5. “Lawful Good” people are dicks. It’s true. Every gamer, at some point in their gaming history, has been in a party with at least one Lawful Good character. And he (or she) is a Dick. With a capital D. Lawful Good characters are the most likely to start an in-party fight. They are the most likely to completely ruin a perfectly good strategy. And they are the most likely to impose their belief system on everyone else around them. Starting to sound like anyone you know in real life? Exactly…

4. Good plot twists generally involve people dying, or at least making everyone think someone died. Look at any Soap Opera. 99.9% of the time the plot revolves around everyone thinking someone is dead, or discovering that they aren’t dead, they’ve just been living in Aruba for 15 years. In any good story, someone dies. It’s bound to happen. It pretty much has to happen. Basically, kill off a major NPC, kill off a minor NPC, kill off your players. Hell, kill off GODS if you want. You’re the Storyteller, do what you want. When in doubt of a good twist in the story, kill something. It usually works. Though, on that note…

3. Combat sucks. Combat is both the most rule intensive and time consuming part of any game. Combat is also, usually, the most liked or disliked part of any game. I know gamers who refuse to play D&D because it’s “combat oriented” and I know gamers for whom D&D is the only game worth playing for that exact same reason. And guess what? Take a step outside and what’s the biggest problem you’re likely to encounter (next to maybe poverty)? Violence. War, gang violence, domestic violence, crimes of passion, etc. So guess what? Violence (combat) sucks. But I do think it’s healthier to deal with it with dice and numbers on paper than with a Glock or Stinger missile…

2. The Players Rule. You might be the all-mighty, all-powerful Storyteller… but without players, you have no story to tell. Or at least no one to tell it to. And important thing to remember in any game is that if your players are unhappy, and I don’t mean “hey, you killed my character” unhappy, I mean “this game is boring and your plot sucks” unhappy, then you won’t be happy. You have to cater your game to the players. Your players love combat? Don’t play a low-combat game. Your players love political intrigue? Play Vampire: The Requiem or some, similar, politics based game. Cater to your players. The same can be said in real life. If you want to actually have, you know, friends, you have to be open to what other people like/want to do. You can’t control every little aspect of your life, because if you do, don’t bother trying to form any lasting bonds or relationships…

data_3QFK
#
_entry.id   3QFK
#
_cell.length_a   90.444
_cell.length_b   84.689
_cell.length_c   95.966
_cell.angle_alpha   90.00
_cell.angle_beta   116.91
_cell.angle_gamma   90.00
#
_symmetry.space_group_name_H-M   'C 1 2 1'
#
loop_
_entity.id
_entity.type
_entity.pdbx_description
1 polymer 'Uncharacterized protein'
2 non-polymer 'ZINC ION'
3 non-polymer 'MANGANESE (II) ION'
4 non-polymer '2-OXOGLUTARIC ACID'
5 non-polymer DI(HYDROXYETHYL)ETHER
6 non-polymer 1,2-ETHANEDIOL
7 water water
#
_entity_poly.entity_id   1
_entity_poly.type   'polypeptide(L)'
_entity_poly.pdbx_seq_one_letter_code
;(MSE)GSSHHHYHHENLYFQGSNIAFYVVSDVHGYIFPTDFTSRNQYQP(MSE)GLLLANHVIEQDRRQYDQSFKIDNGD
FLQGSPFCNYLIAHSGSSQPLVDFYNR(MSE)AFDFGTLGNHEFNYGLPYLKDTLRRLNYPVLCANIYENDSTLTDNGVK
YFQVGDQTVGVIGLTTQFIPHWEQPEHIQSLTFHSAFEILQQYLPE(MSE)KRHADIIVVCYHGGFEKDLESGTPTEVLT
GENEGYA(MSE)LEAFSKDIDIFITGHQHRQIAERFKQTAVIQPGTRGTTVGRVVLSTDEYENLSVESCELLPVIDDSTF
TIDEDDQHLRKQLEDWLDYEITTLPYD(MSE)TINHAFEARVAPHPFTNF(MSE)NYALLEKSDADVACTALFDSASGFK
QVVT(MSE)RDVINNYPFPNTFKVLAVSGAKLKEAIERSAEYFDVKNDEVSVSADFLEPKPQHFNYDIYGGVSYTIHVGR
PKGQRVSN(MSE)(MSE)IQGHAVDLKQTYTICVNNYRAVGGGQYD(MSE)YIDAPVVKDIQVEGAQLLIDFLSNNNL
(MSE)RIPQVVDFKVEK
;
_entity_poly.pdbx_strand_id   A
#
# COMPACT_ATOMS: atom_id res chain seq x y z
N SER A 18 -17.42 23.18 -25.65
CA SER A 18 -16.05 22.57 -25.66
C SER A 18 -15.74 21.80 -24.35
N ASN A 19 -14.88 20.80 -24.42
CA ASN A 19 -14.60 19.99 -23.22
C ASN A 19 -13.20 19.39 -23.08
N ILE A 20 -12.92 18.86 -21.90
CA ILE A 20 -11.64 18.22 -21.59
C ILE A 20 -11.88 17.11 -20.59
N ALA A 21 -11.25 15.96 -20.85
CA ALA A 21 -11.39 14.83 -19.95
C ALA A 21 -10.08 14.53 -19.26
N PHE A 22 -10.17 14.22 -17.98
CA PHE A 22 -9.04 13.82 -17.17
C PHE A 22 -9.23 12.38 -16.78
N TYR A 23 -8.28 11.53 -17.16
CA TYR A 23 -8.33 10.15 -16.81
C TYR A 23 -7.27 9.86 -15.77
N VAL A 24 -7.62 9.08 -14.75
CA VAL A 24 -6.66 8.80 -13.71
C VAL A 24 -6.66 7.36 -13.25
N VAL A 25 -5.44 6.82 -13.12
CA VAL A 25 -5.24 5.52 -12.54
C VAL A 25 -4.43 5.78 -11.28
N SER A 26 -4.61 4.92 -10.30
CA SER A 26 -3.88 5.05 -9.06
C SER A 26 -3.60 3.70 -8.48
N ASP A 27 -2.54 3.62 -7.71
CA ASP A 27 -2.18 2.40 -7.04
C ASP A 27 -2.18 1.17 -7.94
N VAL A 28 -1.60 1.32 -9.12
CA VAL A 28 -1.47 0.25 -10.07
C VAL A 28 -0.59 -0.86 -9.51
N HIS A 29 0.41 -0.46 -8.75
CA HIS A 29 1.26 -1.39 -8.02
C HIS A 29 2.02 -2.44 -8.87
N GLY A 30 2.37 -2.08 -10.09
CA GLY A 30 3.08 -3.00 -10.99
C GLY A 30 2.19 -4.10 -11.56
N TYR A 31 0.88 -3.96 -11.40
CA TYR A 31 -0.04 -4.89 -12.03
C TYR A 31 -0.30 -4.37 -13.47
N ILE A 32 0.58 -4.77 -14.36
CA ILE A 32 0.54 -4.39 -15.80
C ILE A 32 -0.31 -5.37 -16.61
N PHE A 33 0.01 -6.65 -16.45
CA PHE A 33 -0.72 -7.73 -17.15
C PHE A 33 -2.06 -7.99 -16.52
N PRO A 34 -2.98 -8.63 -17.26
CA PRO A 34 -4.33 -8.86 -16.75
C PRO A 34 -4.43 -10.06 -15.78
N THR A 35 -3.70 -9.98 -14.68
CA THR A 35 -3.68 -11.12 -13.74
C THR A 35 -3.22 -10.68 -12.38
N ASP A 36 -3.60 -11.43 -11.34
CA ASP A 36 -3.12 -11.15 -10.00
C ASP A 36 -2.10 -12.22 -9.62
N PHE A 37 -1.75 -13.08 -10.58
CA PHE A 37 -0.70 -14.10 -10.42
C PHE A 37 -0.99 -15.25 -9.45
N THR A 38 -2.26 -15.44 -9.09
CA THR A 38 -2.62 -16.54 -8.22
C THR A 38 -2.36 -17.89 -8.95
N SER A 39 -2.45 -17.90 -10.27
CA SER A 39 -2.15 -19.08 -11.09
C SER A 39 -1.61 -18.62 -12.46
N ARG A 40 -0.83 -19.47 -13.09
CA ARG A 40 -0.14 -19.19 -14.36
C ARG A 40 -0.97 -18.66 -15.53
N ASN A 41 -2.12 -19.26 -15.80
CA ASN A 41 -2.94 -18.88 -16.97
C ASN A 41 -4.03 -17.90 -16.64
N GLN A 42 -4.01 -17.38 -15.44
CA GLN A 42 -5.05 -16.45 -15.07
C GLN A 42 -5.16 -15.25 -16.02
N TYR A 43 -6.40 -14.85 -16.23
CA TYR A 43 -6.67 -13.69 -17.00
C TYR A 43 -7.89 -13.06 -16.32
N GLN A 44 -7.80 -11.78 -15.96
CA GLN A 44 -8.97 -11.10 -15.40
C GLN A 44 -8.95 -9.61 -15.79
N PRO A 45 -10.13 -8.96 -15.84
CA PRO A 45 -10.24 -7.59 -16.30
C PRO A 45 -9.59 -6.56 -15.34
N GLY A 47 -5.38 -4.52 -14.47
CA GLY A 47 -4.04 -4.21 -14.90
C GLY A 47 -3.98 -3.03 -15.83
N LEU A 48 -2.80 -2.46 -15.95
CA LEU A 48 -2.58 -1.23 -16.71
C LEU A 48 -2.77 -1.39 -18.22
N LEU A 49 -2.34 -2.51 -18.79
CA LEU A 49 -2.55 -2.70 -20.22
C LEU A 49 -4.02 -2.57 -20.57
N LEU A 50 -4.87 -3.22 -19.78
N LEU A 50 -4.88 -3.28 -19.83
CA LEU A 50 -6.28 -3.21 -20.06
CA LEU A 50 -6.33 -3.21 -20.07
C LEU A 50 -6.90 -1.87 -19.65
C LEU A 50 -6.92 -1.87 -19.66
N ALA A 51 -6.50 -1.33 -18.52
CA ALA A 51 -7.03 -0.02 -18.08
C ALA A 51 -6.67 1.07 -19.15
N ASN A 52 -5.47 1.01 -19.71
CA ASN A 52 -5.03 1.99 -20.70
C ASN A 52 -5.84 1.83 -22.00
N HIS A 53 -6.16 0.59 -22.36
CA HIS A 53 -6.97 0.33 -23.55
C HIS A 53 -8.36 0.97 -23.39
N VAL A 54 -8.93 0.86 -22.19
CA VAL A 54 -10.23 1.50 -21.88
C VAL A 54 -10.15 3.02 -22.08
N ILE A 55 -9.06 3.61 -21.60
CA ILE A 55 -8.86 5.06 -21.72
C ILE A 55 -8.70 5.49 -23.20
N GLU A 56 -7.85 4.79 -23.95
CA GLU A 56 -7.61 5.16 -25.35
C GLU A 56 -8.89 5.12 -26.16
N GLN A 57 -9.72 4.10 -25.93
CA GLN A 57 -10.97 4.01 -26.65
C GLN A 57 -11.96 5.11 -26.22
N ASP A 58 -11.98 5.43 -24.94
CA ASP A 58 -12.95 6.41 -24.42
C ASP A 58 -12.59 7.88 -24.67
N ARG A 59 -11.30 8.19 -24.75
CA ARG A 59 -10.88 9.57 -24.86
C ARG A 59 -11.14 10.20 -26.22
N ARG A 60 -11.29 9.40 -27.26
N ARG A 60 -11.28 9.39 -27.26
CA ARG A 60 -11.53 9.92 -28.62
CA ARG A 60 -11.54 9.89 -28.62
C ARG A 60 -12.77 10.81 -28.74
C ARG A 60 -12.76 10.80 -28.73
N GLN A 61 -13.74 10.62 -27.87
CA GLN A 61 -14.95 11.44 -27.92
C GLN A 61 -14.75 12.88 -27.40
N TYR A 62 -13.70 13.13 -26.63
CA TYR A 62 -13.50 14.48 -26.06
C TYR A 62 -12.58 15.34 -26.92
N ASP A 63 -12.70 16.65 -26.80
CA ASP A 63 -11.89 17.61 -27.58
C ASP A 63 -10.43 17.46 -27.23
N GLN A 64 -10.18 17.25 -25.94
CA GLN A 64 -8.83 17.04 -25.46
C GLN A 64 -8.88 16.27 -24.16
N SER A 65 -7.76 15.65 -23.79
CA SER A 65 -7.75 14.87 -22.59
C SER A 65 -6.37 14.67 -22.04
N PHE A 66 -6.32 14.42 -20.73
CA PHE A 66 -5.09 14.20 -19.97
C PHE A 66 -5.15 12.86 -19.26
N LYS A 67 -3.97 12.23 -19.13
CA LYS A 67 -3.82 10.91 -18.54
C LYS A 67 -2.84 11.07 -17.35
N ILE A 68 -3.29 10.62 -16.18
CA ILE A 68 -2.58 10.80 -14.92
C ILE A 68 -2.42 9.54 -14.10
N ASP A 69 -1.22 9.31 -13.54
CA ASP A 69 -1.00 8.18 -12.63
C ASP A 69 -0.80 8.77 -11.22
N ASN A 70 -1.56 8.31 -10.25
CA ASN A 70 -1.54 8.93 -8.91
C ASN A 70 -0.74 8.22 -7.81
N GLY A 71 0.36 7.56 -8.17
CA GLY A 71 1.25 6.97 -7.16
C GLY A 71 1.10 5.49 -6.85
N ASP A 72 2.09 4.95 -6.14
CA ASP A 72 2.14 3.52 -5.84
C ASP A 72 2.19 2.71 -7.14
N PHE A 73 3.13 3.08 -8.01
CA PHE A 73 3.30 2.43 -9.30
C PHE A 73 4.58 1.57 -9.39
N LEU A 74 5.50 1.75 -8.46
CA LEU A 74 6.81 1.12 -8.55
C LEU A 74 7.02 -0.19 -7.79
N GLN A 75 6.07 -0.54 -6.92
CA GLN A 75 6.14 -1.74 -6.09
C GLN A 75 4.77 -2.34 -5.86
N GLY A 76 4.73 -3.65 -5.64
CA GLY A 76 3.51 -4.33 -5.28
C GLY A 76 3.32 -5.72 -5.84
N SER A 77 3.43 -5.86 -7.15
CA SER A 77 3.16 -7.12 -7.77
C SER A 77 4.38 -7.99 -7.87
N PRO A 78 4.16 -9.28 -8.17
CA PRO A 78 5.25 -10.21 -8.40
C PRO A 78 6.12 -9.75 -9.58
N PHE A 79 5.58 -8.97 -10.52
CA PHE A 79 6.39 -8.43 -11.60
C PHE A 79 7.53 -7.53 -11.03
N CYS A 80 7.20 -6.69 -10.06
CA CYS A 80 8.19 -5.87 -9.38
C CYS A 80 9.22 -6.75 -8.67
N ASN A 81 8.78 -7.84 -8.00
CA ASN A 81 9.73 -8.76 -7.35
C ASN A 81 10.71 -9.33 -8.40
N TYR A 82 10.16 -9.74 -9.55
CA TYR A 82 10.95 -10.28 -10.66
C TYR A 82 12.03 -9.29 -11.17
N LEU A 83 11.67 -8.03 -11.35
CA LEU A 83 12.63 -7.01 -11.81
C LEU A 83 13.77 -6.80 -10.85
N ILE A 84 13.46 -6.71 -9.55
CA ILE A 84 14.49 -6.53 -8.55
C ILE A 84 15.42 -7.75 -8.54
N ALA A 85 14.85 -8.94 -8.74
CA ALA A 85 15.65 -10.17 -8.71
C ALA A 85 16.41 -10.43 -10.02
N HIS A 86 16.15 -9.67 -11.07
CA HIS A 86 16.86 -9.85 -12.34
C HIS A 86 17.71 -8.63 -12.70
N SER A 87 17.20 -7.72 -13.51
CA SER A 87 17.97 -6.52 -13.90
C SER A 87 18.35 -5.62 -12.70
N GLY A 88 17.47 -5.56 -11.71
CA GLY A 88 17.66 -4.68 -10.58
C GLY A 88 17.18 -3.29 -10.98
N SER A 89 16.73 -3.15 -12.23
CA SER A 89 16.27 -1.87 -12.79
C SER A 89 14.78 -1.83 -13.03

And finally…

1. “Don’t be a Dick.” Wil Wheaton said it best. I don’t think I even need to explain how this applies in gaming and/or real life. Just don’t be a dick. DM/GM/Storytellers have the greatest reputation for making or breaking a game based on how much of a dick they are to the players. Give your players some leeway. Don’t force plot points if the players don’t want to go in that direction. Don’t railroad your players. And don’t change the rules at your whim because things aren’t going your way… or rather… are going too easy for the players. If you can’t make a game that challenges the players, maybe you’re the one that needs to fix something. Plain and simple – Don’t. Be. A. Dick. And I really don’t think I need to tie this one in to “real life.” Seems self-explanatory to me…